The pilot symbols of the differentially encoded pilot words are predetermined symbols that are known to receivers of the system. Once a receiver determines the periodic location of the differentially encoded pilot words within the symbol stream, the receiver extracts the channel-impaired pilot symbols from the symbol stream and compares the channel-impaired pilot symbols to their known or "expected" values. The receiver thereby generates estimates of the current state of the channel. These channel estimates then are used by the receiver to compensate the channel-impaired data symbols it receives (in phase and amplitude) on a symbol-by-symbol basis.
In accordance with one aspect of the present invention, there is thus provided a transmitter for transmitting data over a wireless channel, wherein the transmitter comprises a constellation mapper, a differentially encoded pilot word generator, a pilot word inserter, a filter, and a radio frequency (RF) up converter. The constellation mapper receives a data stream and generates a data symbol stream by transforming binary values of the data stream into corresponding symbols in accordance with a particular, coherent modulation technique. The differentially encoded pilot word generator generates differentially encoded pilot words, with each differentially encoded pilot word comprising at least two pilot symbols. The pilot word inserter periodically inserts the differentially encoded pilot words into the data symbol stream to produce a composite symbol stream. The filter filters the composite symbol stream prior to transmission, and the RF up-converter generates an RF representation of the composite symbol stream for transmission over the wireless channel.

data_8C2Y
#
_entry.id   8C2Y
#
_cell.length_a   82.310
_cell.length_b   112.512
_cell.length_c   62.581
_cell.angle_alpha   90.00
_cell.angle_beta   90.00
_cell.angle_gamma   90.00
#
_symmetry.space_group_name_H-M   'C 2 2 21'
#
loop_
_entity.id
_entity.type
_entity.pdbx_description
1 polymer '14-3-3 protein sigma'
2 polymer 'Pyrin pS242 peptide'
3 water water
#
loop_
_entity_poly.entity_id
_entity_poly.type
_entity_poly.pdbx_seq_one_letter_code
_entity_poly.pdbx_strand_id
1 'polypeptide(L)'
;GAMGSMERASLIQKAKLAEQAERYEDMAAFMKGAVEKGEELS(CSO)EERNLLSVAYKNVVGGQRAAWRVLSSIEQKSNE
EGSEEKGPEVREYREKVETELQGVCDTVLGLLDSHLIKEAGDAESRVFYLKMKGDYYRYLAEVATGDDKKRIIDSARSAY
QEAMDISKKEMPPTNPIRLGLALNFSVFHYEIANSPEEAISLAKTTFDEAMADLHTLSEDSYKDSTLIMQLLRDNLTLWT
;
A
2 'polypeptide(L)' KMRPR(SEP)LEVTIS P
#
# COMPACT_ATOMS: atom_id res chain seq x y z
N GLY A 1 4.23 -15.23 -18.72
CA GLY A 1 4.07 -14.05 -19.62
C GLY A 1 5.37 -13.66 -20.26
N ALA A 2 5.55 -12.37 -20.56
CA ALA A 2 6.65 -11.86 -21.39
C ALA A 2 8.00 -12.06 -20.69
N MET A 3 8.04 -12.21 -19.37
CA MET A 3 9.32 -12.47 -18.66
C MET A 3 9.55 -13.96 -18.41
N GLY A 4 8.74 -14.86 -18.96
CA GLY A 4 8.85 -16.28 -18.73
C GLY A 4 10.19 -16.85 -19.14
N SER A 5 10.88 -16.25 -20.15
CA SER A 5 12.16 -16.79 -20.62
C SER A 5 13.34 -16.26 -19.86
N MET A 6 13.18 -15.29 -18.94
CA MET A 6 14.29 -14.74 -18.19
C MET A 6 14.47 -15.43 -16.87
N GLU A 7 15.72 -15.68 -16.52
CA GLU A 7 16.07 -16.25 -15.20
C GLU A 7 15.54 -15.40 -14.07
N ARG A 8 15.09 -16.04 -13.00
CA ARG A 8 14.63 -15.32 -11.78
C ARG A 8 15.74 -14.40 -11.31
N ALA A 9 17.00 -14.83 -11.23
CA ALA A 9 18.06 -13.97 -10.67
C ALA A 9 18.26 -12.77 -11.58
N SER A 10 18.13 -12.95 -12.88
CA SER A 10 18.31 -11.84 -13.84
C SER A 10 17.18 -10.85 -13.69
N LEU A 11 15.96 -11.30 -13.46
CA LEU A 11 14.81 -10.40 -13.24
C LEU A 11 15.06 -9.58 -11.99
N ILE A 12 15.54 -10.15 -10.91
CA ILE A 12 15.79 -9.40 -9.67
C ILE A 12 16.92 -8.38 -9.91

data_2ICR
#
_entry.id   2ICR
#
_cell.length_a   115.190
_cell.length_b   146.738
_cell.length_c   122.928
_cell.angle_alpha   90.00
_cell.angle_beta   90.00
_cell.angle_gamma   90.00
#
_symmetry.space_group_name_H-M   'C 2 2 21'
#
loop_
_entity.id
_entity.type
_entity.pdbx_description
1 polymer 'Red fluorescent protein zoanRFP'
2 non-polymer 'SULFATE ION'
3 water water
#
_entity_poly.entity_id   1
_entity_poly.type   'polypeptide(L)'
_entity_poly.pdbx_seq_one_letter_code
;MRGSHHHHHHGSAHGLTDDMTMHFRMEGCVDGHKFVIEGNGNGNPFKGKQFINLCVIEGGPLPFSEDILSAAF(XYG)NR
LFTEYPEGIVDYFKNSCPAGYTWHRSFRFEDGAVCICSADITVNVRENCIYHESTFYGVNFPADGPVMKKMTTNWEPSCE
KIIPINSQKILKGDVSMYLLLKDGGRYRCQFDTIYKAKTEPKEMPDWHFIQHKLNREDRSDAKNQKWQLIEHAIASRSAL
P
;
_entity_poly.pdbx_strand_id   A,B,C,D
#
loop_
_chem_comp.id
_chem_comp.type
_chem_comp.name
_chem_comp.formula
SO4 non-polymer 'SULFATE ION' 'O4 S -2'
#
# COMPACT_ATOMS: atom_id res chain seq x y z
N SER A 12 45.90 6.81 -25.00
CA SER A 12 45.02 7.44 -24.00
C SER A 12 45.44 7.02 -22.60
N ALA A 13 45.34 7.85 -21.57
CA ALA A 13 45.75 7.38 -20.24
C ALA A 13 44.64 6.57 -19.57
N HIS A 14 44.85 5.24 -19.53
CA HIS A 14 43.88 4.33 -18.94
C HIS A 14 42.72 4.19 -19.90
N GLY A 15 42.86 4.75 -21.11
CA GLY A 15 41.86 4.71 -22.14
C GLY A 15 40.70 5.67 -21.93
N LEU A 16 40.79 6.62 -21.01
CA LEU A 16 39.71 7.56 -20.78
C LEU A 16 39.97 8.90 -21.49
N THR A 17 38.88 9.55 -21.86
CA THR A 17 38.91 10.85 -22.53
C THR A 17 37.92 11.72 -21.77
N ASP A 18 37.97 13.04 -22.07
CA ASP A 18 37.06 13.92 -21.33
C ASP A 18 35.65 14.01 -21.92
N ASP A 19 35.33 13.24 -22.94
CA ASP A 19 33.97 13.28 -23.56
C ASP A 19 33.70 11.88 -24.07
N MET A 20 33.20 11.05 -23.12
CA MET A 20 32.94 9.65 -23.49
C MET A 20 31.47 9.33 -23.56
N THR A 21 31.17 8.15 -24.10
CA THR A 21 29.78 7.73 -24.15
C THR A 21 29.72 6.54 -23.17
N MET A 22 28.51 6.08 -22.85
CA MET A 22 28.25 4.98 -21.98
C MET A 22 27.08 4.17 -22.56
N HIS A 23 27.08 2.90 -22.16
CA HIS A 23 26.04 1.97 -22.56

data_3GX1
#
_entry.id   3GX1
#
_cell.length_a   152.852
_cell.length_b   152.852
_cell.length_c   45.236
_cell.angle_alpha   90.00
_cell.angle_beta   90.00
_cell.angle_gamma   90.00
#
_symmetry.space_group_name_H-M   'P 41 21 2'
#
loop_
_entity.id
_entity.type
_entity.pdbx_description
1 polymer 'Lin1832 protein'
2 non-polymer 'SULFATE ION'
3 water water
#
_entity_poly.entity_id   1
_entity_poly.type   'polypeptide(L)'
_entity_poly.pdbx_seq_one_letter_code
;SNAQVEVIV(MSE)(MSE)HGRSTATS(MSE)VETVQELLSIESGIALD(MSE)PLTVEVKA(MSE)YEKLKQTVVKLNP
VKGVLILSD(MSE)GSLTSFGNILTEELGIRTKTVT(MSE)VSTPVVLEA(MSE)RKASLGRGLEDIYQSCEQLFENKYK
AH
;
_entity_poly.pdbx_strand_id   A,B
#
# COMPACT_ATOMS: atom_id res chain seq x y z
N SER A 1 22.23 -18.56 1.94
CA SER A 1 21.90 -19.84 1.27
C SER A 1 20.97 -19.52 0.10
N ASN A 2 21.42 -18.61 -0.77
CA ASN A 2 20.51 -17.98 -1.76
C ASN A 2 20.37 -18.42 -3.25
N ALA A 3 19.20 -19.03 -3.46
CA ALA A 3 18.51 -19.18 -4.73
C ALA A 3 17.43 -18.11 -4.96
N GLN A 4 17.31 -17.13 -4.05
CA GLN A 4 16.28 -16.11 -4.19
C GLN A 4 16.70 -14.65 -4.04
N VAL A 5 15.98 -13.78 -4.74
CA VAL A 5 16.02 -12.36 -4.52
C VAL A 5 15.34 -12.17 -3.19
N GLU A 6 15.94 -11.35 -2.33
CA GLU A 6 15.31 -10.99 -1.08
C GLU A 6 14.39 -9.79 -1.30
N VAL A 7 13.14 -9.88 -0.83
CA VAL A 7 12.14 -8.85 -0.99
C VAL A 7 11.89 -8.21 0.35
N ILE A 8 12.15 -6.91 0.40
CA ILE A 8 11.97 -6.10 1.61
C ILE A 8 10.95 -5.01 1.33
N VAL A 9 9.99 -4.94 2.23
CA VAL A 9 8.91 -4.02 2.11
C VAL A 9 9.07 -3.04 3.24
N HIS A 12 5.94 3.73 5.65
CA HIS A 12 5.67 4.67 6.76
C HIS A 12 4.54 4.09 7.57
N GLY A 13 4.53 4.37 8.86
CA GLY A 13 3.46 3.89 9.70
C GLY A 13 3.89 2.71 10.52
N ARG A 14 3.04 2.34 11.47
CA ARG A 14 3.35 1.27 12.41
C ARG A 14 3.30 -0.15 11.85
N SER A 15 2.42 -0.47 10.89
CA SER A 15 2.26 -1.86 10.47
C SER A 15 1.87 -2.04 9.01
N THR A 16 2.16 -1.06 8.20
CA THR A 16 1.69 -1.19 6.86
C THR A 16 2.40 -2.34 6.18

FIG. 1 illustrates a conventional 16 QAM symbol constellation.
FIG. 2 illustrates an example sequence of transmitted symbols in accordance with the prior art.